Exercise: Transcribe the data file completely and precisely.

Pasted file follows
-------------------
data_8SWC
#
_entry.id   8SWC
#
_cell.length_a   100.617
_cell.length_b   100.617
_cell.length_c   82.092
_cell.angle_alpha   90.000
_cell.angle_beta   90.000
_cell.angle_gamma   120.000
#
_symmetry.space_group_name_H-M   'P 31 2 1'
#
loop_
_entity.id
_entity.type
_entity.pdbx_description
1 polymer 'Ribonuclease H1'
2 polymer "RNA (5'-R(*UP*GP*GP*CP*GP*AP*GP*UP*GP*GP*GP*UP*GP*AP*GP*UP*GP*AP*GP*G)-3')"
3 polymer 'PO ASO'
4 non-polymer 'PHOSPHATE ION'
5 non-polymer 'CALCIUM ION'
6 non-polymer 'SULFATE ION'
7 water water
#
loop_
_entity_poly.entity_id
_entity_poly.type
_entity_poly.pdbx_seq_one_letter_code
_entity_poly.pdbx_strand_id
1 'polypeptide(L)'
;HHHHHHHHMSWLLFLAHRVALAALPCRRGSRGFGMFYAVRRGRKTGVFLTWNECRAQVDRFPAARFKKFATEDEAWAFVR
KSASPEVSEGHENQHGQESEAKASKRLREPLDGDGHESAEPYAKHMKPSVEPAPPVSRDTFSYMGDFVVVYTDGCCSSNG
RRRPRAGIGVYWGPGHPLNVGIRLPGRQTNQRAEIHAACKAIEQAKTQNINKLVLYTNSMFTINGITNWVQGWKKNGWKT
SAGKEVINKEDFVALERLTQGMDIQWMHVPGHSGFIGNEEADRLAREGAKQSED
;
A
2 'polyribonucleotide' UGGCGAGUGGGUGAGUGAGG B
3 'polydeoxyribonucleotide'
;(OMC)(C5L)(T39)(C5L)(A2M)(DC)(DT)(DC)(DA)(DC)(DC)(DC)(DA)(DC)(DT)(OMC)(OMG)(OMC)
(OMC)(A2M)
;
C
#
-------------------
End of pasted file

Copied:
data_8SWC
#
_entry.id   8SWC
#
_cell.length_a   100.617
_cell.length_b   100.617
_cell.length_c   82.092
_cell.angle_alpha   90.000
_cell.angle_beta   90.000
_cell.angle_gamma   120.000
#
_symmetry.space_group_name_H-M   'P 31 2 1'
#
loop_
_entity.id
_entity.type
_entity.pdbx_description
1 polymer 'Ribonuclease H1'
2 polymer "RNA (5'-R(*UP*GP*GP*CP*GP*AP*GP*UP*GP*GP*GP*UP*GP*AP*GP*UP*GP*AP*GP*G)-3')"
3 polymer 'PO ASO'
4 non-polymer 'PHOSPHATE ION'
5 non-polymer 'CALCIUM ION'
6 non-polymer 'SULFATE ION'
7 water water
#
loop_
_entity_poly.entity_id
_entity_poly.type
_entity_poly.pdbx_seq_one_letter_code
_entity_poly.pdbx_strand_id
1 'polypeptide(L)'
;HHHHHHHHMSWLLFLAHRVALAALPCRRGSRGFGMFYAVRRGRKTGVFLTWNECRAQVDRFPAARFKKFATEDEAWAFVR
KSASPEVSEGHENQHGQESEAKASKRLREPLDGDGHESAEPYAKHMKPSVEPAPPVSRDTFSYMGDFVVVYTDGCCSSNG
RRRPRAGIGVYWGPGHPLNVGIRLPGRQTNQRAEIHAACKAIEQAKTQNINKLVLYTNSMFTINGITNWVQGWKKNGWKT
SAGKEVINKEDFVALERLTQGMDIQWMHVPGHSGFIGNEEADRLAREGAKQSED
;
A
2 'polyribonucleotide' UGGCGAGUGGGUGAGUGAGG B
3 'polydeoxyribonucleotide'
;(OMC)(C5L)(T39)(C5L)(A2M)(DC)(DT)(DC)(DA)(DC)(DC)(DC)(DA)(DC)(DT)(OMC)(OMG)(OMC)
(OMC)(A2M)
;
C
#